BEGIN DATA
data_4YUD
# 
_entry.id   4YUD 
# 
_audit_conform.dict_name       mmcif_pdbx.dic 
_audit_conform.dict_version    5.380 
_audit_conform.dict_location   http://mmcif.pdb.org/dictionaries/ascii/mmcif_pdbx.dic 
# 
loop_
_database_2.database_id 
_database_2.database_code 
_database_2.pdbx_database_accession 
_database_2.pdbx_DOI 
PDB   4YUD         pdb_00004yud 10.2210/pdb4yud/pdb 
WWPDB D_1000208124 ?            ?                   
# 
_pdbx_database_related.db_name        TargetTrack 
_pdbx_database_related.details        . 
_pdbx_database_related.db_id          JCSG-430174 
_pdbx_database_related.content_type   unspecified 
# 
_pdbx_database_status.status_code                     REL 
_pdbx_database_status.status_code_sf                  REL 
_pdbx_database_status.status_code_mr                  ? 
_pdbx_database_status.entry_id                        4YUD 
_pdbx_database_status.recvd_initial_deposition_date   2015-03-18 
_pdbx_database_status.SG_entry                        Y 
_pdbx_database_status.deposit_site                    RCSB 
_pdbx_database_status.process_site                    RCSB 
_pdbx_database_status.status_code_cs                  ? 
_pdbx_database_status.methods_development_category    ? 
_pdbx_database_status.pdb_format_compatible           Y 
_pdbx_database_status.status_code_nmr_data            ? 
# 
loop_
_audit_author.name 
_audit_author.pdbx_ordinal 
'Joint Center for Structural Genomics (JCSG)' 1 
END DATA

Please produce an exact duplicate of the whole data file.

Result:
data_4YUD
# 
_entry.id   4YUD 
# 
_audit_conform.dict_name       mmcif_pdbx.dic 
_audit_conform.dict_version    5.380 
_audit_conform.dict_location   http://mmcif.pdb.org/dictionaries/ascii/mmcif_pdbx.dic 
# 
loop_
_database_2.database_id 
_database_2.database_code 
_database_2.pdbx_database_accession 
_database_2.pdbx_DOI 
PDB   4YUD         pdb_00004yud 10.2210/pdb4yud/pdb 
WWPDB D_1000208124 ?            ?                   
# 
_pdbx_database_related.db_name        TargetTrack 
_pdbx_database_related.details        . 
_pdbx_database_related.db_id          JCSG-430174 
_pdbx_database_related.content_type   unspecified 
# 
_pdbx_database_status.status_code                     REL 
_pdbx_database_status.status_code_sf                  REL 
_pdbx_database_status.status_code_mr                  ? 
_pdbx_database_status.entry_id                        4YUD 
_pdbx_database_status.recvd_initial_deposition_date   2015-03-18 
_pdbx_database_status.SG_entry                        Y 
_pdbx_database_status.deposit_site                    RCSB 
_pdbx_database_status.process_site                    RCSB 
_pdbx_database_status.status_code_cs                  ? 
_pdbx_database_status.methods_development_category    ? 
_pdbx_database_status.pdb_format_compatible           Y 
_pdbx_database_status.status_code_nmr_data            ? 
# 
loop_
_audit_author.name 
_audit_author.pdbx_ordinal 
'Joint Center for Structural Genomics (JCSG)' 1 